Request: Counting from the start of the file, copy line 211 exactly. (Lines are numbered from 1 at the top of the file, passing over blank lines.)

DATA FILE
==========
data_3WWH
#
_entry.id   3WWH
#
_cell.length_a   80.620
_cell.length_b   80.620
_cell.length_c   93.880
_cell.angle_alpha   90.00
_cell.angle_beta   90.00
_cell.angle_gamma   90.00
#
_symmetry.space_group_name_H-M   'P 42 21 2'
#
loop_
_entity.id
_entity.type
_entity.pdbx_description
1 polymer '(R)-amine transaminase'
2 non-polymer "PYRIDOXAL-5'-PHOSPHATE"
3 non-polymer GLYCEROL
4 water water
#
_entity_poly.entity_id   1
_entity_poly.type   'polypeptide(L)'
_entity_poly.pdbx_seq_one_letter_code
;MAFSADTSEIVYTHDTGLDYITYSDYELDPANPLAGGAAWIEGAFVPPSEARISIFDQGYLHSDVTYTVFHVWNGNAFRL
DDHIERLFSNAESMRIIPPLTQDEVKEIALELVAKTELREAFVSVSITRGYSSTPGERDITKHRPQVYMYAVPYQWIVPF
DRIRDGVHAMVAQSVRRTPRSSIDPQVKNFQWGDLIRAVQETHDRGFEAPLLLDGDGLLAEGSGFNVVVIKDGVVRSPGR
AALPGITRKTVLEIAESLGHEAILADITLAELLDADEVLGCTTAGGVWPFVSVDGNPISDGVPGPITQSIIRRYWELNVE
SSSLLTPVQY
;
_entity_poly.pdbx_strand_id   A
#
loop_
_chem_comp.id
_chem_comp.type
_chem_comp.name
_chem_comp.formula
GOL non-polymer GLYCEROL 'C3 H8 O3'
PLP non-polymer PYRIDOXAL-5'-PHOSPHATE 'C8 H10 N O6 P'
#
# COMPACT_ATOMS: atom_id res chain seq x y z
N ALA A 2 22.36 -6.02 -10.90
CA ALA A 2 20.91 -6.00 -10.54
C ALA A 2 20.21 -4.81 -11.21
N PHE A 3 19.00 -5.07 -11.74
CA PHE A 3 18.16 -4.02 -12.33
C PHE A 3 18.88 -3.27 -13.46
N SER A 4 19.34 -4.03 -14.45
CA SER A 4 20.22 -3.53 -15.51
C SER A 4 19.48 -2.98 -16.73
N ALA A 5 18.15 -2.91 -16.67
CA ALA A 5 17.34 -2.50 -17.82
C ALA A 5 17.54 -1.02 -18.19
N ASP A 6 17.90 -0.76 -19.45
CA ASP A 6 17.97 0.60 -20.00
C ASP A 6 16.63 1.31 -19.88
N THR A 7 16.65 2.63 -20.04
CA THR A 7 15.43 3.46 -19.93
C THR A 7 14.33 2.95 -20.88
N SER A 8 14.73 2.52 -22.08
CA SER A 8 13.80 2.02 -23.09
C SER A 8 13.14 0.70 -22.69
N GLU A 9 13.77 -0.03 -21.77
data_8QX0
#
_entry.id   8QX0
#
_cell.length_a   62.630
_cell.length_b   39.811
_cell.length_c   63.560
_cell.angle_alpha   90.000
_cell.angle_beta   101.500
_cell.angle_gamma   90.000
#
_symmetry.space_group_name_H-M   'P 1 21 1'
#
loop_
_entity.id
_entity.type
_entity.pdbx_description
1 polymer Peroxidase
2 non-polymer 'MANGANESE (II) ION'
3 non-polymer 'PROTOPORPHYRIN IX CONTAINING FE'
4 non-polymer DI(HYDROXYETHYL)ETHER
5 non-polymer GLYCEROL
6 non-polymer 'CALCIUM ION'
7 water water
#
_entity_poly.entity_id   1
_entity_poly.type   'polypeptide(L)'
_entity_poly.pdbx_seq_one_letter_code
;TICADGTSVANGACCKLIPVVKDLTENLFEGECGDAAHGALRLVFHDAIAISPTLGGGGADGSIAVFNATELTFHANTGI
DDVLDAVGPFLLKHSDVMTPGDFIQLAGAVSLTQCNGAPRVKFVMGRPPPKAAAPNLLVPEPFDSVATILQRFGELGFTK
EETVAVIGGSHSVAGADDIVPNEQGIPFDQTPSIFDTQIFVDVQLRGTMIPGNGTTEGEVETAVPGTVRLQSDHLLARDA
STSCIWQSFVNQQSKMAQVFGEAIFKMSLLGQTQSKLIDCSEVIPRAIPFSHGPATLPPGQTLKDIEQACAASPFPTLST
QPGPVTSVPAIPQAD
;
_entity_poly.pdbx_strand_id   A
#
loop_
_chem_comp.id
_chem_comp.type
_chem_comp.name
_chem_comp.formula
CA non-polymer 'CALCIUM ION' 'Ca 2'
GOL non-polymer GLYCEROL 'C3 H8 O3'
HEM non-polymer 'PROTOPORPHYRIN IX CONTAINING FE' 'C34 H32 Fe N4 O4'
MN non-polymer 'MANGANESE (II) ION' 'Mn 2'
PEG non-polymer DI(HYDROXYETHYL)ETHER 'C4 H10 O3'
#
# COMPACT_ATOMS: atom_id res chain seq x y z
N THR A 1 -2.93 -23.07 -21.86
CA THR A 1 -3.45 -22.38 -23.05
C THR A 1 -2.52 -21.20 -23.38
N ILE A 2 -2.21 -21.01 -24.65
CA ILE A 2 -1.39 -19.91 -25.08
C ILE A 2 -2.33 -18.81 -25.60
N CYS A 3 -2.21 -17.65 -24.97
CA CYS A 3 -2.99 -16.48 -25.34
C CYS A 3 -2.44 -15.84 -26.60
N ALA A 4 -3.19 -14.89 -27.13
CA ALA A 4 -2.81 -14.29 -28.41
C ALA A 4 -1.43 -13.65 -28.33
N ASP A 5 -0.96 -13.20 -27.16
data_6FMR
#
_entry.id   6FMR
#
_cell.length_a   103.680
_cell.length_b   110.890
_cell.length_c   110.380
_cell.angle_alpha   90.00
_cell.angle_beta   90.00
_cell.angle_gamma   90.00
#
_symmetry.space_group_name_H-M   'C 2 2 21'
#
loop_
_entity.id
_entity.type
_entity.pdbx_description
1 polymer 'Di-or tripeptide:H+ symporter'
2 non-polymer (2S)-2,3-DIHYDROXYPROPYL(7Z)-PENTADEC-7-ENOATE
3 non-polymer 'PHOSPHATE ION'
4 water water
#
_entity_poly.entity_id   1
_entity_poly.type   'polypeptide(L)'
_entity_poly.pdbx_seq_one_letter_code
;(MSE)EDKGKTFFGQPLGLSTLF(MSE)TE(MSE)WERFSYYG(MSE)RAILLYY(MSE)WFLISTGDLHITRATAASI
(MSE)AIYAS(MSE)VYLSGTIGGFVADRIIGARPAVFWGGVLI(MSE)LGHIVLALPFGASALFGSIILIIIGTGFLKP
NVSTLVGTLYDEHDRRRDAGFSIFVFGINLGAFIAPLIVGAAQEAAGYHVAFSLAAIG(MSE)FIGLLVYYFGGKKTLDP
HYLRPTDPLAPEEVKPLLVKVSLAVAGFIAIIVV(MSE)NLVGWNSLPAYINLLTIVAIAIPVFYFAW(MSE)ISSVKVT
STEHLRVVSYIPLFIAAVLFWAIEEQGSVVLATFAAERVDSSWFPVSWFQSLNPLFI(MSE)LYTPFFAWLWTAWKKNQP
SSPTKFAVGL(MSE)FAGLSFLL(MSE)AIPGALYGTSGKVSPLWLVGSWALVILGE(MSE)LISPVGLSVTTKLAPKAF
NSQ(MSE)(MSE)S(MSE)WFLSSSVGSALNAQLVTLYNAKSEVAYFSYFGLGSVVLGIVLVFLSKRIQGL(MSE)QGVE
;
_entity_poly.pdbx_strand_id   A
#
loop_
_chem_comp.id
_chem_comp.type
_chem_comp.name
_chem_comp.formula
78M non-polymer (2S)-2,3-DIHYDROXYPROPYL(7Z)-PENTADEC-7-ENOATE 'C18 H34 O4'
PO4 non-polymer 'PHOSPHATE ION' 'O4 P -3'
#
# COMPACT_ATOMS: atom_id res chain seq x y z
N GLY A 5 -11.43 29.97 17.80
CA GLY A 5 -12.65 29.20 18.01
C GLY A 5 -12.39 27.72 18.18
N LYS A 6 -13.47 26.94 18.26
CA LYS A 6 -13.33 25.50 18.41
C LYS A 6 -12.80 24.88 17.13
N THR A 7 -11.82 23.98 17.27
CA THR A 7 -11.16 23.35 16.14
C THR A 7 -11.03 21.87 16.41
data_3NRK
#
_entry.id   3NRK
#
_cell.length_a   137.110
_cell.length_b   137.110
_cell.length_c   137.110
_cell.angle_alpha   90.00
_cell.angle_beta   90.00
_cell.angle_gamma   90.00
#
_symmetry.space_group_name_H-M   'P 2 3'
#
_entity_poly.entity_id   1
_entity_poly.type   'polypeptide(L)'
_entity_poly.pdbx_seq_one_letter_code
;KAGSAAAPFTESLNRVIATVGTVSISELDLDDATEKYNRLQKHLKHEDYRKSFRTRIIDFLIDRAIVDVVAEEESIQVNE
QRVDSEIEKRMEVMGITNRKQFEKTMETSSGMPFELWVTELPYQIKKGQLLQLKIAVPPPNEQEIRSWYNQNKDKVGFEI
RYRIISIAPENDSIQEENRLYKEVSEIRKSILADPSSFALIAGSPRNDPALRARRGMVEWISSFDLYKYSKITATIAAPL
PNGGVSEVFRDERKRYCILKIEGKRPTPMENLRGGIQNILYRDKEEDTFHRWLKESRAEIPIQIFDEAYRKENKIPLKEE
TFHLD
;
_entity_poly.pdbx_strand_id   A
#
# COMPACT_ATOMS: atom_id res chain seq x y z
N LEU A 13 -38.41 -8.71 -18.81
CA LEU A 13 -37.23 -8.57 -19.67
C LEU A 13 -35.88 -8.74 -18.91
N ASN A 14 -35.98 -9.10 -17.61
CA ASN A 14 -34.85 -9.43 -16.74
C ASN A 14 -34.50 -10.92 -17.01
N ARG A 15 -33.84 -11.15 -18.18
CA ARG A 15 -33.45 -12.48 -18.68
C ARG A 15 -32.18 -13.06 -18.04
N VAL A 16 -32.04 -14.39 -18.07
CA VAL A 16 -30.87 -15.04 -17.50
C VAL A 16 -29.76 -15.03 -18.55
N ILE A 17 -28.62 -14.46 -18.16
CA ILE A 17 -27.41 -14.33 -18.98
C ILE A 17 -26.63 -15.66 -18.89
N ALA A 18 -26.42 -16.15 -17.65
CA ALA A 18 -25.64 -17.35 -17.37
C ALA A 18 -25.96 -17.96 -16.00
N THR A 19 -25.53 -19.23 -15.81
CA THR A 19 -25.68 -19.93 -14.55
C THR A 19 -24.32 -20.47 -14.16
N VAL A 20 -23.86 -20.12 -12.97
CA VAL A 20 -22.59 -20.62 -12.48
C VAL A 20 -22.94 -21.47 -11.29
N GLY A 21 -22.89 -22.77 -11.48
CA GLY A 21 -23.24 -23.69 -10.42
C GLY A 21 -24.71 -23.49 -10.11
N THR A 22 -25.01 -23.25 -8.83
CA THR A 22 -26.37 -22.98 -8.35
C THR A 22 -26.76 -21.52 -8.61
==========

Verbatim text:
CA ARG A 15 -33.45 -12.48 -18.68